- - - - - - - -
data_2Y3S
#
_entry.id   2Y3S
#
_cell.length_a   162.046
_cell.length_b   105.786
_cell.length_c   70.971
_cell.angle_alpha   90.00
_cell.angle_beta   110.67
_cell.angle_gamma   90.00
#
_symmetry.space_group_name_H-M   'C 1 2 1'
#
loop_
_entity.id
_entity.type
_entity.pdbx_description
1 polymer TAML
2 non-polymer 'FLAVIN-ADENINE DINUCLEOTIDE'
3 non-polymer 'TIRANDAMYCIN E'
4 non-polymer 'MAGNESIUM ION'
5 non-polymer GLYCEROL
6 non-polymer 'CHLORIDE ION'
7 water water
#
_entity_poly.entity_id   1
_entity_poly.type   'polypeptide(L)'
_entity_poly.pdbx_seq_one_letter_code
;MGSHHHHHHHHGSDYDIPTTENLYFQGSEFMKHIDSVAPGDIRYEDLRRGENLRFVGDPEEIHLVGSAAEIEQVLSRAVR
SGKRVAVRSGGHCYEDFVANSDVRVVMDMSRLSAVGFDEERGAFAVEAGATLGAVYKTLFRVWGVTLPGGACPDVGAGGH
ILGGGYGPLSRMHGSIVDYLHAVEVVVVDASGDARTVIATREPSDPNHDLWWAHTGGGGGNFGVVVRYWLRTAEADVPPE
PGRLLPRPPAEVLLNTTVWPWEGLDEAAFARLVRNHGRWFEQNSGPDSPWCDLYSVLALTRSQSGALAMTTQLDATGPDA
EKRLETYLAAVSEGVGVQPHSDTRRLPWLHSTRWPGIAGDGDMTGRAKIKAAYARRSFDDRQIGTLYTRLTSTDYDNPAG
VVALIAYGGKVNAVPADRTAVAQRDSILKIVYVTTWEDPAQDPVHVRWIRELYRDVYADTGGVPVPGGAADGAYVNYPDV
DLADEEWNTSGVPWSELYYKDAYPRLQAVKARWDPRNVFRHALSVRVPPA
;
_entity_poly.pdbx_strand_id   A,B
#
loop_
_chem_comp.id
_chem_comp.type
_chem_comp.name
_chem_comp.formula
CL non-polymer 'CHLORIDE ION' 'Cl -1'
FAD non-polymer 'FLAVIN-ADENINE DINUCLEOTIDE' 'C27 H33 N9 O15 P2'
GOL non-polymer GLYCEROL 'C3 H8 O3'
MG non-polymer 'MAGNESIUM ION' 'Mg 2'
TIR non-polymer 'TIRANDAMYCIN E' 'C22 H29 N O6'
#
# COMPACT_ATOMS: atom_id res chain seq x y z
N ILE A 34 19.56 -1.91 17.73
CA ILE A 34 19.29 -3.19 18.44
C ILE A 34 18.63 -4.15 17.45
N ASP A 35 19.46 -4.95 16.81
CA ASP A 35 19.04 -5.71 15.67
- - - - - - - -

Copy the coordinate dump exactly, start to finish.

data_2Y3S
#
_entry.id   2Y3S
#
_cell.length_a   162.046
_cell.length_b   105.786
_cell.length_c   70.971
_cell.angle_alpha   90.00
_cell.angle_beta   110.67
_cell.angle_gamma   90.00
#
_symmetry.space_group_name_H-M   'C 1 2 1'
#
loop_
_entity.id
_entity.type
_entity.pdbx_description
1 polymer TAML
2 non-polymer 'FLAVIN-ADENINE DINUCLEOTIDE'
3 non-polymer 'TIRANDAMYCIN E'
4 non-polymer 'MAGNESIUM ION'
5 non-polymer GLYCEROL
6 non-polymer 'CHLORIDE ION'
7 water water
#
_entity_poly.entity_id   1
_entity_poly.type   'polypeptide(L)'
_entity_poly.pdbx_seq_one_letter_code
;MGSHHHHHHHHGSDYDIPTTENLYFQGSEFMKHIDSVAPGDIRYEDLRRGENLRFVGDPEEIHLVGSAAEIEQVLSRAVR
SGKRVAVRSGGHCYEDFVANSDVRVVMDMSRLSAVGFDEERGAFAVEAGATLGAVYKTLFRVWGVTLPGGACPDVGAGGH
ILGGGYGPLSRMHGSIVDYLHAVEVVVVDASGDARTVIATREPSDPNHDLWWAHTGGGGGNFGVVVRYWLRTAEADVPPE
PGRLLPRPPAEVLLNTTVWPWEGLDEAAFARLVRNHGRWFEQNSGPDSPWCDLYSVLALTRSQSGALAMTTQLDATGPDA
EKRLETYLAAVSEGVGVQPHSDTRRLPWLHSTRWPGIAGDGDMTGRAKIKAAYARRSFDDRQIGTLYTRLTSTDYDNPAG
VVALIAYGGKVNAVPADRTAVAQRDSILKIVYVTTWEDPAQDPVHVRWIRELYRDVYADTGGVPVPGGAADGAYVNYPDV
DLADEEWNTSGVPWSELYYKDAYPRLQAVKARWDPRNVFRHALSVRVPPA
;
_entity_poly.pdbx_strand_id   A,B
#
loop_
_chem_comp.id
_chem_comp.type
_chem_comp.name
_chem_comp.formula
CL non-polymer 'CHLORIDE ION' 'Cl -1'
FAD non-polymer 'FLAVIN-ADENINE DINUCLEOTIDE' 'C27 H33 N9 O15 P2'
GOL non-polymer GLYCEROL 'C3 H8 O3'
MG non-polymer 'MAGNESIUM ION' 'Mg 2'
TIR non-polymer 'TIRANDAMYCIN E' 'C22 H29 N O6'
#
# COMPACT_ATOMS: atom_id res chain seq x y z
N ILE A 34 19.56 -1.91 17.73
CA ILE A 34 19.29 -3.19 18.44
C ILE A 34 18.63 -4.15 17.45
N ASP A 35 19.46 -4.95 16.81
CA ASP A 35 19.04 -5.71 15.67